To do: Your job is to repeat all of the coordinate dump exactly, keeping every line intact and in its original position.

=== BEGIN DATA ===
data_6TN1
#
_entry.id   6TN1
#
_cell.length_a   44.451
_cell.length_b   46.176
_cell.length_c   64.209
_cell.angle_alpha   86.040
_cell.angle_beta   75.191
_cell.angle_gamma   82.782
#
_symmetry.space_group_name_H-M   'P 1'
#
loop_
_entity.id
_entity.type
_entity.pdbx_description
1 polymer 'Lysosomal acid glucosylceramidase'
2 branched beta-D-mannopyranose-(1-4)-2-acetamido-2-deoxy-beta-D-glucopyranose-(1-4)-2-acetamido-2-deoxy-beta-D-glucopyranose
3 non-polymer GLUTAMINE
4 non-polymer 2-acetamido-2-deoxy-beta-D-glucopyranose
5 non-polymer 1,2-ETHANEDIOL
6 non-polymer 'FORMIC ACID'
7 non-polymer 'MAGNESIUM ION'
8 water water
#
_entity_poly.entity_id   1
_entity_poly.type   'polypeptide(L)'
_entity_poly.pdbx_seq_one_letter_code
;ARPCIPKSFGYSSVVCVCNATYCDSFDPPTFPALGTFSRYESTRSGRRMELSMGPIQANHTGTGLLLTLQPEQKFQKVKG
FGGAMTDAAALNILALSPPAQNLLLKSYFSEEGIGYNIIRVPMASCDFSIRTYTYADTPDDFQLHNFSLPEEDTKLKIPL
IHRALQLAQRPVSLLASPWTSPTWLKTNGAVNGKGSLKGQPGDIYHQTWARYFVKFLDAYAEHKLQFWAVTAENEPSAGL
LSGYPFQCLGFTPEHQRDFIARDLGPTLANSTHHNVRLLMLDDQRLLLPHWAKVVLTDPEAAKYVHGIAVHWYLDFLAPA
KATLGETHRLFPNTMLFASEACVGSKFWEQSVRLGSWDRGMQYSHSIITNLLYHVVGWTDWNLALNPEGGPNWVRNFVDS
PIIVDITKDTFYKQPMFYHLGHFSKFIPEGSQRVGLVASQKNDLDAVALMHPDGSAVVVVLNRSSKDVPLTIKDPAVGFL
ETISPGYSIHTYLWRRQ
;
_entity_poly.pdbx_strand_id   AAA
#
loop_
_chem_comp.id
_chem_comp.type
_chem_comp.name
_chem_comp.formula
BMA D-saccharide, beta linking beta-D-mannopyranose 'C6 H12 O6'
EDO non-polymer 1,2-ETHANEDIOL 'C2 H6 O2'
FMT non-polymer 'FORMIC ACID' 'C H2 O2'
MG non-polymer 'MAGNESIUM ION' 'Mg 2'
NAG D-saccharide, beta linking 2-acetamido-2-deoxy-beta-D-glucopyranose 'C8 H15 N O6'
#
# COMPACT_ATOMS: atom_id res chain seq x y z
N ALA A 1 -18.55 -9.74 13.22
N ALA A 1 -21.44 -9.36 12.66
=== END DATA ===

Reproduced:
data_6TN1
#
_entry.id   6TN1
#
_cell.length_a   44.451
_cell.length_b   46.176
_cell.length_c   64.209
_cell.angle_alpha   86.040
_cell.angle_beta   75.191
_cell.angle_gamma   82.782
#
_symmetry.space_group_name_H-M   'P 1'
#
loop_
_entity.id
_entity.type
_entity.pdbx_description
1 polymer 'Lysosomal acid glucosylceramidase'
2 branched beta-D-mannopyranose-(1-4)-2-acetamido-2-deoxy-beta-D-glucopyranose-(1-4)-2-acetamido-2-deoxy-beta-D-glucopyranose
3 non-polymer GLUTAMINE
4 non-polymer 2-acetamido-2-deoxy-beta-D-glucopyranose
5 non-polymer 1,2-ETHANEDIOL
6 non-polymer 'FORMIC ACID'
7 non-polymer 'MAGNESIUM ION'
8 water water
#
_entity_poly.entity_id   1
_entity_poly.type   'polypeptide(L)'
_entity_poly.pdbx_seq_one_letter_code
;ARPCIPKSFGYSSVVCVCNATYCDSFDPPTFPALGTFSRYESTRSGRRMELSMGPIQANHTGTGLLLTLQPEQKFQKVKG
FGGAMTDAAALNILALSPPAQNLLLKSYFSEEGIGYNIIRVPMASCDFSIRTYTYADTPDDFQLHNFSLPEEDTKLKIPL
IHRALQLAQRPVSLLASPWTSPTWLKTNGAVNGKGSLKGQPGDIYHQTWARYFVKFLDAYAEHKLQFWAVTAENEPSAGL
LSGYPFQCLGFTPEHQRDFIARDLGPTLANSTHHNVRLLMLDDQRLLLPHWAKVVLTDPEAAKYVHGIAVHWYLDFLAPA
KATLGETHRLFPNTMLFASEACVGSKFWEQSVRLGSWDRGMQYSHSIITNLLYHVVGWTDWNLALNPEGGPNWVRNFVDS
PIIVDITKDTFYKQPMFYHLGHFSKFIPEGSQRVGLVASQKNDLDAVALMHPDGSAVVVVLNRSSKDVPLTIKDPAVGFL
ETISPGYSIHTYLWRRQ
;
_entity_poly.pdbx_strand_id   AAA
#
loop_
_chem_comp.id
_chem_comp.type
_chem_comp.name
_chem_comp.formula
BMA D-saccharide, beta linking beta-D-mannopyranose 'C6 H12 O6'
EDO non-polymer 1,2-ETHANEDIOL 'C2 H6 O2'
FMT non-polymer 'FORMIC ACID' 'C H2 O2'
MG non-polymer 'MAGNESIUM ION' 'Mg 2'
NAG D-saccharide, beta linking 2-acetamido-2-deoxy-beta-D-glucopyranose 'C8 H15 N O6'
#
# COMPACT_ATOMS: atom_id res chain seq x y z
N ALA A 1 -18.55 -9.74 13.22
N ALA A 1 -21.44 -9.36 12.66